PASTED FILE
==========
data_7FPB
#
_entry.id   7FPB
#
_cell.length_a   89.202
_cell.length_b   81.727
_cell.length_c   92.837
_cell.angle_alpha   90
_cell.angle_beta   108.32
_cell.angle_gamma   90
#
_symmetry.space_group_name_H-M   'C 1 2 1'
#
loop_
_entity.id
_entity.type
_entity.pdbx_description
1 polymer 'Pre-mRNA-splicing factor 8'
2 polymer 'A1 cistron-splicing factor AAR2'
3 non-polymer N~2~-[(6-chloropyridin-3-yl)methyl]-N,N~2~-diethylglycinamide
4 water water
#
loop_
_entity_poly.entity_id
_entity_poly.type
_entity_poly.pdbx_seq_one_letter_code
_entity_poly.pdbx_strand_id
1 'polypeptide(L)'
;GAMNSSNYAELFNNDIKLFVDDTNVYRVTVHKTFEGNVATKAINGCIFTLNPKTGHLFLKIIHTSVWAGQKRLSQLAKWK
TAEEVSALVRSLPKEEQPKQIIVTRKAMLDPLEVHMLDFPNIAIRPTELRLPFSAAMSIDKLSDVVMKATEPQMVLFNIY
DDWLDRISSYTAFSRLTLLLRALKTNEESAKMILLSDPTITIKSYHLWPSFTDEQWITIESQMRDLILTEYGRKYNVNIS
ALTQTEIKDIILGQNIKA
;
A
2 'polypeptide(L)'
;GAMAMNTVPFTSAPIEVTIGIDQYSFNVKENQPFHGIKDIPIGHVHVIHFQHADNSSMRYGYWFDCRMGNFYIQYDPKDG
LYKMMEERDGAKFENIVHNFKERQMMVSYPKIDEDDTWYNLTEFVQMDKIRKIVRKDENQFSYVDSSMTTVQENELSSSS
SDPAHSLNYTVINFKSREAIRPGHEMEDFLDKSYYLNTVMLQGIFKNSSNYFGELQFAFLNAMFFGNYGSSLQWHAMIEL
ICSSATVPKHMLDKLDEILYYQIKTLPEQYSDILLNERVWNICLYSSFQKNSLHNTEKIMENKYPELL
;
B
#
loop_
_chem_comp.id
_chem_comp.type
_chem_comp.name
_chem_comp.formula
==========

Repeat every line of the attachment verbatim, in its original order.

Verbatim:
data_7FPB
#
_entry.id   7FPB
#
_cell.length_a   89.202
_cell.length_b   81.727
_cell.length_c   92.837
_cell.angle_alpha   90
_cell.angle_beta   108.32
_cell.angle_gamma   90
#
_symmetry.space_group_name_H-M   'C 1 2 1'
#
loop_
_entity.id
_entity.type
_entity.pdbx_description
1 polymer 'Pre-mRNA-splicing factor 8'
2 polymer 'A1 cistron-splicing factor AAR2'
3 non-polymer N~2~-[(6-chloropyridin-3-yl)methyl]-N,N~2~-diethylglycinamide
4 water water
#
loop_
_entity_poly.entity_id
_entity_poly.type
_entity_poly.pdbx_seq_one_letter_code
_entity_poly.pdbx_strand_id
1 'polypeptide(L)'
;GAMNSSNYAELFNNDIKLFVDDTNVYRVTVHKTFEGNVATKAINGCIFTLNPKTGHLFLKIIHTSVWAGQKRLSQLAKWK
TAEEVSALVRSLPKEEQPKQIIVTRKAMLDPLEVHMLDFPNIAIRPTELRLPFSAAMSIDKLSDVVMKATEPQMVLFNIY
DDWLDRISSYTAFSRLTLLLRALKTNEESAKMILLSDPTITIKSYHLWPSFTDEQWITIESQMRDLILTEYGRKYNVNIS
ALTQTEIKDIILGQNIKA
;
A
2 'polypeptide(L)'
;GAMAMNTVPFTSAPIEVTIGIDQYSFNVKENQPFHGIKDIPIGHVHVIHFQHADNSSMRYGYWFDCRMGNFYIQYDPKDG
LYKMMEERDGAKFENIVHNFKERQMMVSYPKIDEDDTWYNLTEFVQMDKIRKIVRKDENQFSYVDSSMTTVQENELSSSS
SDPAHSLNYTVINFKSREAIRPGHEMEDFLDKSYYLNTVMLQGIFKNSSNYFGELQFAFLNAMFFGNYGSSLQWHAMIEL
ICSSATVPKHMLDKLDEILYYQIKTLPEQYSDILLNERVWNICLYSSFQKNSLHNTEKIMENKYPELL
;
B
#
loop_
_chem_comp.id
_chem_comp.type
_chem_comp.name
_chem_comp.formula